HVISTENDAHL, M. China’s Publication Bazaar. Science. 2013, Vol. 342 nº 6162, pp. 1035-1039. DOI: 10.1126/science.342.6162.1035. Available from: http://www.sciencemag.org/content/342/6162/1035.full?sid=bf2d7b4f-0ec2-477b-8ee7-22acf7134d4b.

It’s happened again: Journal “cannot rule out” possibility author did his own peer review. Retraction Watch. [viewed 26 December 2014]. Available from: http://retractionwatch.com/2014/11/10/it-happened-again-journal-cannot-rule-out-possibility-author-did-his-own-peer-review/.

Publisher discovers 50 manuscripts involving fake peer reviewers. Retraction Watch. [viewed 26 December 2014]. Available from: http://retractionwatch.com/2014/11/25/publisher-discovers-50-papers-accepted-based-on-fake-peer-reviews/.

The Peer Review Scam: How authors are reviewing their own papers. Retraction Watch. [viewed 26 December 2014]. Available from: http://retractionwatch.com/2014/11/26/the-peer-review-scam-how-authors-are-reviewing-their-own-papers/.

External Link

Retraction Watch – <http://retractionwatch.com/category/by-reason-for-retraction/self-peer-review/>

 

Ernesto SpinakAbout Ernesto Spinak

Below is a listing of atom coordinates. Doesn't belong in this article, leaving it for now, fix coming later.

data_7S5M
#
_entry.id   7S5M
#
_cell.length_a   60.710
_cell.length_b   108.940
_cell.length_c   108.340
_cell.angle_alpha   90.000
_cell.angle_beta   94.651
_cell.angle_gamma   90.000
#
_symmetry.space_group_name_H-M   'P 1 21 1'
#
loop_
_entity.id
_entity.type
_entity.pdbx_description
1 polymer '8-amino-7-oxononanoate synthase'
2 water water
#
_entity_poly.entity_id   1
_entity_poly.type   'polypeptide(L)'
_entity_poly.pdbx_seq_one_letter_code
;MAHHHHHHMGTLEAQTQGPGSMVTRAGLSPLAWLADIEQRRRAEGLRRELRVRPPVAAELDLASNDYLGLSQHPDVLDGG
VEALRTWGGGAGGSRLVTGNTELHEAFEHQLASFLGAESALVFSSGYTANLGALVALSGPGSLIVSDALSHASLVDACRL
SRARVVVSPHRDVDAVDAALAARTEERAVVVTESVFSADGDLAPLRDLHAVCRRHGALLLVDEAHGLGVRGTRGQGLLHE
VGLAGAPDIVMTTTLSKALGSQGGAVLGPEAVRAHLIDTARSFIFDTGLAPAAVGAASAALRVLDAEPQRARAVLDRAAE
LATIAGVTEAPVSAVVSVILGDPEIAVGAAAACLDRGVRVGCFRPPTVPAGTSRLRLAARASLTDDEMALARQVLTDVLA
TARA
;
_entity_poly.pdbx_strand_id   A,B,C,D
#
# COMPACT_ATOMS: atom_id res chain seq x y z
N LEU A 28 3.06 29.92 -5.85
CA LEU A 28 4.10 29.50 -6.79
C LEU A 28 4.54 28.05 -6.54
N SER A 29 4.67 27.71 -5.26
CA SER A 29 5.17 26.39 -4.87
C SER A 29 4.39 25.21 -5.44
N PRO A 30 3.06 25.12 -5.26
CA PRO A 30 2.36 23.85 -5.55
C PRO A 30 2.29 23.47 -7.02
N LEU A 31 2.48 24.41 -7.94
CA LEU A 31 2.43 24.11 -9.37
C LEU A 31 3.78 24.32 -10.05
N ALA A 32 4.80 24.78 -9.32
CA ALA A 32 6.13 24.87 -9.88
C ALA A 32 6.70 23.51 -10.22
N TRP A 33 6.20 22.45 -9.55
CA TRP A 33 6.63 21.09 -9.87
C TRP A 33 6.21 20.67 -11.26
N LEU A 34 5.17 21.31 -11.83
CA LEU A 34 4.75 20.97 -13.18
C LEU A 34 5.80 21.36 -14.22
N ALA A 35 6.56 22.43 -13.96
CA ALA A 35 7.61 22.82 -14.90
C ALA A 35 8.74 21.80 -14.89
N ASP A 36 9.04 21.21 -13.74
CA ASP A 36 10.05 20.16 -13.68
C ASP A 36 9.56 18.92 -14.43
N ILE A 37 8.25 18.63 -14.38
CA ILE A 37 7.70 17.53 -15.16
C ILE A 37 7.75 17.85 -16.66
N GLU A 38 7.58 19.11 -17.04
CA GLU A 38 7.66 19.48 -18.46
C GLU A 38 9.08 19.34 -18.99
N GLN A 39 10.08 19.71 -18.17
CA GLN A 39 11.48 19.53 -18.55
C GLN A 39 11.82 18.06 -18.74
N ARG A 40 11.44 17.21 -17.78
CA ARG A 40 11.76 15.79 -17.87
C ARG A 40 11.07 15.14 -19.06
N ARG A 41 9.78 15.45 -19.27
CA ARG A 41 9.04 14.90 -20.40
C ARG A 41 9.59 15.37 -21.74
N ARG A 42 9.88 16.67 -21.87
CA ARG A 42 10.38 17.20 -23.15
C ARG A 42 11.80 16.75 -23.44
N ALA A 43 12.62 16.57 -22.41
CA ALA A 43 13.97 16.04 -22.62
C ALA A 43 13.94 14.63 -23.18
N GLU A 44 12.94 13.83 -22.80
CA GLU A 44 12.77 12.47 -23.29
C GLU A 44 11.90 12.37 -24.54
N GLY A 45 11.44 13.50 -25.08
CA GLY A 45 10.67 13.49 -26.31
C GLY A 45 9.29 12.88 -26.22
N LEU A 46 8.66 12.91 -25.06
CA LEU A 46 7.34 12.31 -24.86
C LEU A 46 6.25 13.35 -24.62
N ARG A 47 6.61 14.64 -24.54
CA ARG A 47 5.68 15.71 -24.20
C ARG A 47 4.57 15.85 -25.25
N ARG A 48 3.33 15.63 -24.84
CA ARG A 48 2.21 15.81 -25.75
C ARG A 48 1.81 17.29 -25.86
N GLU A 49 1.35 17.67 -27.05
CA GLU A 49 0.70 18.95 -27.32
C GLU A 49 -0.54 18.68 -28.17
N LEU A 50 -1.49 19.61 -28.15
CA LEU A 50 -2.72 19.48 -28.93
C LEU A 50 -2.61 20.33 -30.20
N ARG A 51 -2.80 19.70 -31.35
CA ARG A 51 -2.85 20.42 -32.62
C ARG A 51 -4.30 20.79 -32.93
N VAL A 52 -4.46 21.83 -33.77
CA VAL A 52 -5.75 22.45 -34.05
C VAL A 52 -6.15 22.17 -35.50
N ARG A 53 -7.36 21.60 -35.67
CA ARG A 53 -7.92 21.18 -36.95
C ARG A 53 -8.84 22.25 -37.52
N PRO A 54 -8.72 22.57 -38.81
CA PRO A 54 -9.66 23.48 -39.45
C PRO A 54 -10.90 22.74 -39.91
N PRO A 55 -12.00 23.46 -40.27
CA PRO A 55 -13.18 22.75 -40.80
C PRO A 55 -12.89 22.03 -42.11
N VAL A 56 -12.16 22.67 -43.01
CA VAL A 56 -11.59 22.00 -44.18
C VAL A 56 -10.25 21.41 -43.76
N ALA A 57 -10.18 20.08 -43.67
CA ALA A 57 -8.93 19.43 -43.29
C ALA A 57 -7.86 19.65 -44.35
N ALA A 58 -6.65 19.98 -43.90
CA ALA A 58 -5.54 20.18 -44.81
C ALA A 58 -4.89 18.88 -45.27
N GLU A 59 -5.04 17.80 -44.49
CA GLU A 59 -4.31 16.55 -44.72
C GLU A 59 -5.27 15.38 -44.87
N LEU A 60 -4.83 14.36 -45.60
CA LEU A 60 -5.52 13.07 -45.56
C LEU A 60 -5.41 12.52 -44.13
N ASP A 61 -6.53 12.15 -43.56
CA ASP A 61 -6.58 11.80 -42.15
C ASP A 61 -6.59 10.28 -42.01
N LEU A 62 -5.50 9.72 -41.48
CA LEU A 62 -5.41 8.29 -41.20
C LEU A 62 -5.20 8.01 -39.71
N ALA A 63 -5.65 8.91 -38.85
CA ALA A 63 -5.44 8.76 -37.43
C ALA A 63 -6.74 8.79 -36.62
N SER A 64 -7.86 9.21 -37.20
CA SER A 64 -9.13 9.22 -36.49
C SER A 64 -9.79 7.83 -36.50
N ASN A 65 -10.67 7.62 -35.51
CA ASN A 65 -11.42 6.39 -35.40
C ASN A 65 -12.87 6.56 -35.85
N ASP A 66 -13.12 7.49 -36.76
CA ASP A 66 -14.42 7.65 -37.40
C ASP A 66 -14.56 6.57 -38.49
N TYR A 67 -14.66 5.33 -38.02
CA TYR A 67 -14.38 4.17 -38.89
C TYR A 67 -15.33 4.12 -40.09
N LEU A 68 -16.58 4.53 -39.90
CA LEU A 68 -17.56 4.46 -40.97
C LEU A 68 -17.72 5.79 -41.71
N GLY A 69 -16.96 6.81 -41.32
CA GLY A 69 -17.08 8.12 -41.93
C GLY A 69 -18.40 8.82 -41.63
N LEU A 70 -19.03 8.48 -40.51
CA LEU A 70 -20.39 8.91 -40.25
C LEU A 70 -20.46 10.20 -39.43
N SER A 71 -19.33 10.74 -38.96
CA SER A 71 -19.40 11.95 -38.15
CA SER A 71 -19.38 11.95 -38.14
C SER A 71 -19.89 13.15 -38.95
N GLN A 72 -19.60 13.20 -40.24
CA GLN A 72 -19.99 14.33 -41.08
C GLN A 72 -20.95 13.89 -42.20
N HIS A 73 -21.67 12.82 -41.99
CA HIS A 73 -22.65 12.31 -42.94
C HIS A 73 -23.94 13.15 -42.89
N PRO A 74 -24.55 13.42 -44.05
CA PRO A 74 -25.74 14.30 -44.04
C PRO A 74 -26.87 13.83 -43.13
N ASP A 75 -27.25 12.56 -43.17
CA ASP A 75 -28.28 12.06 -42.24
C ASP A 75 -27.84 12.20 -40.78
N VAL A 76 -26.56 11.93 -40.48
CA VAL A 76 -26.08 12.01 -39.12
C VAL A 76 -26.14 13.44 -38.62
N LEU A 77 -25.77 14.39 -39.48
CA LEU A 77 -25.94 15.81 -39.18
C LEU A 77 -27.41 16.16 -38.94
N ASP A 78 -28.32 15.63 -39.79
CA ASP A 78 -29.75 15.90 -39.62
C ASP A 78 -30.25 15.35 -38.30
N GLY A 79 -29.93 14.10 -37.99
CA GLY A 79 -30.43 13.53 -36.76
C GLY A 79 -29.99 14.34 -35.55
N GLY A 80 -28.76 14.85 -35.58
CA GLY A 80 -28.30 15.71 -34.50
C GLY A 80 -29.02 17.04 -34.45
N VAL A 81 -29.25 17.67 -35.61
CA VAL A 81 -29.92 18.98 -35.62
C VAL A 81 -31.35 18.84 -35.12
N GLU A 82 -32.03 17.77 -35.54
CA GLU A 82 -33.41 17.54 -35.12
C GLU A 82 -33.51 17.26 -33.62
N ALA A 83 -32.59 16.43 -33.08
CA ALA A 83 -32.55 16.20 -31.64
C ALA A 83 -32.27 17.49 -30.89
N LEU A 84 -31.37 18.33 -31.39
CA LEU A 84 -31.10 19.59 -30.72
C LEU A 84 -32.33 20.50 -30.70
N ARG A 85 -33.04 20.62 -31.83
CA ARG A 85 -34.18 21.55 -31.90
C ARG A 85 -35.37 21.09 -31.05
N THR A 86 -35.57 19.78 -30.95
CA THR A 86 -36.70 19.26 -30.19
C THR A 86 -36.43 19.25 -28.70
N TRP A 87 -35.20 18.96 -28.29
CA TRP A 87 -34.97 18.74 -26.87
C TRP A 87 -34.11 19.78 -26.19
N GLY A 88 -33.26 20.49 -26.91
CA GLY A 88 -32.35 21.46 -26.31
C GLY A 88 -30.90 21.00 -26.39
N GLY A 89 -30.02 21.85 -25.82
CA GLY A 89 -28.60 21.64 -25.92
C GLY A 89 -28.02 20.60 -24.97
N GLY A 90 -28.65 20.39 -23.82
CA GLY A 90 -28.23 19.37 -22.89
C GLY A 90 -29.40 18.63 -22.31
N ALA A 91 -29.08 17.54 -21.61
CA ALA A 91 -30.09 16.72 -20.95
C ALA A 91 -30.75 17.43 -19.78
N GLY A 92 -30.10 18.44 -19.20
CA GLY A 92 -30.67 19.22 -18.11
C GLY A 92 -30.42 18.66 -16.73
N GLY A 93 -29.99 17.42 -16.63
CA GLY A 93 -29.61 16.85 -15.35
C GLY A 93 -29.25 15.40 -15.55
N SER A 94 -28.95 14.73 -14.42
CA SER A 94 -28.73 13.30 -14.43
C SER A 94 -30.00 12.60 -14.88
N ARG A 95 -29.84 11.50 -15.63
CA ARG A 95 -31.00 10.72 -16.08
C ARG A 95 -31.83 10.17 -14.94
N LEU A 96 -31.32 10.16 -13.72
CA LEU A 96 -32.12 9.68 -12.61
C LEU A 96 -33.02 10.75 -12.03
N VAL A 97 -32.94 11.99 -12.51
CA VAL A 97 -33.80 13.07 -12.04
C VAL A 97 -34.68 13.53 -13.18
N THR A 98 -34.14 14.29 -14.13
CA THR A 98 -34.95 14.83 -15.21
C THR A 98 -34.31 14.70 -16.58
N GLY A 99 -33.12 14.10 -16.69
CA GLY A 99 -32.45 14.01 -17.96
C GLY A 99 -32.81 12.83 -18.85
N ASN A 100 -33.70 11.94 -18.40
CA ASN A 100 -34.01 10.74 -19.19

Collaborator on the SciELO program, a Systems Engineer with a Bachelor’s degree in Library Science, and a Diploma of Advanced Studies from the Universitat Oberta de Catalunya (Barcelona, Spain) and a Master’s in “Sociedad de la Información” (Information Society) from the same university. Currently has a consulting company that provides services in information projects to 14 government institutions and universities in Uruguay.

 

Como citar este post [ISO 690/2010]:

SPINAK, E. Editorial ethics: fraudulent arbitration [online]. SciELO in Perspective, 2015 [viewed ]. Available from: https://blog.scielo.org/en/2015/02/20/editorial-ethics-fraudulent-arbitration/

 

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  1. Pingback: Peer review modalities, pros and cons | Urban speeches